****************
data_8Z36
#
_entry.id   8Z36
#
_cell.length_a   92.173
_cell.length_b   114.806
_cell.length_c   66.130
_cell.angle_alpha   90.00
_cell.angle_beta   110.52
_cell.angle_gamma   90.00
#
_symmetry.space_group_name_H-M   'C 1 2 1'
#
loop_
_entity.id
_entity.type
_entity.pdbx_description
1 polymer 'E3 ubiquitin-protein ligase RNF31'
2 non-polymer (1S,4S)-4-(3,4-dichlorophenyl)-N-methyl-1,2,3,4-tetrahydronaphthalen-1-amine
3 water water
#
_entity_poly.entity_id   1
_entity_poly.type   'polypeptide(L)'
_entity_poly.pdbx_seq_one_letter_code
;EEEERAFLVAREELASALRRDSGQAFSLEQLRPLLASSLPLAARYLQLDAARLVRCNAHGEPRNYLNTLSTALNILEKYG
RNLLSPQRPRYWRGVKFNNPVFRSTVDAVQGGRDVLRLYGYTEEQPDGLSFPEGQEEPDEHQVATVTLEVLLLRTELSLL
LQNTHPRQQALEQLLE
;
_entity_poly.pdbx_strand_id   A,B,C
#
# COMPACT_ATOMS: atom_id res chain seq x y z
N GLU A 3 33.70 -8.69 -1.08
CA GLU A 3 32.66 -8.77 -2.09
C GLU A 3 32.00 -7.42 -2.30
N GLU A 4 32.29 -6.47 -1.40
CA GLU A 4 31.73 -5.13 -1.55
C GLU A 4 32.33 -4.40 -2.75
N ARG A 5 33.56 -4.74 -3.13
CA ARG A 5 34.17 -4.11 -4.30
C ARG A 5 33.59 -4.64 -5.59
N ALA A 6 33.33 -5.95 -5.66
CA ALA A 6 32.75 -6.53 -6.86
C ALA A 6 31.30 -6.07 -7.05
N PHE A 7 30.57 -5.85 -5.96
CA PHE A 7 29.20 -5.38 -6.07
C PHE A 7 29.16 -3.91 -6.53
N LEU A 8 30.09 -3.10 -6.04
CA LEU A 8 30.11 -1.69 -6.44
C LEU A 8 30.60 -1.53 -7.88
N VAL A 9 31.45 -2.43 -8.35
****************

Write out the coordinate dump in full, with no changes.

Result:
data_8Z36
#
_entry.id   8Z36
#
_cell.length_a   92.173
_cell.length_b   114.806
_cell.length_c   66.130
_cell.angle_alpha   90.00
_cell.angle_beta   110.52
_cell.angle_gamma   90.00
#
_symmetry.space_group_name_H-M   'C 1 2 1'
#
loop_
_entity.id
_entity.type
_entity.pdbx_description
1 polymer 'E3 ubiquitin-protein ligase RNF31'
2 non-polymer (1S,4S)-4-(3,4-dichlorophenyl)-N-methyl-1,2,3,4-tetrahydronaphthalen-1-amine
3 water water
#
_entity_poly.entity_id   1
_entity_poly.type   'polypeptide(L)'
_entity_poly.pdbx_seq_one_letter_code
;EEEERAFLVAREELASALRRDSGQAFSLEQLRPLLASSLPLAARYLQLDAARLVRCNAHGEPRNYLNTLSTALNILEKYG
RNLLSPQRPRYWRGVKFNNPVFRSTVDAVQGGRDVLRLYGYTEEQPDGLSFPEGQEEPDEHQVATVTLEVLLLRTELSLL
LQNTHPRQQALEQLLE
;
_entity_poly.pdbx_strand_id   A,B,C
#
# COMPACT_ATOMS: atom_id res chain seq x y z
N GLU A 3 33.70 -8.69 -1.08
CA GLU A 3 32.66 -8.77 -2.09
C GLU A 3 32.00 -7.42 -2.30
N GLU A 4 32.29 -6.47 -1.40
CA GLU A 4 31.73 -5.13 -1.55
C GLU A 4 32.33 -4.40 -2.75
N ARG A 5 33.56 -4.74 -3.13
CA ARG A 5 34.17 -4.11 -4.30
C ARG A 5 33.59 -4.64 -5.59
N ALA A 6 33.33 -5.95 -5.66
CA ALA A 6 32.75 -6.53 -6.86
C ALA A 6 31.30 -6.07 -7.05
N PHE A 7 30.57 -5.85 -5.96
CA PHE A 7 29.20 -5.38 -6.07
C PHE A 7 29.16 -3.91 -6.53
N LEU A 8 30.09 -3.10 -6.04
CA LEU A 8 30.11 -1.69 -6.44
C LEU A 8 30.60 -1.53 -7.88
N VAL A 9 31.45 -2.43 -8.35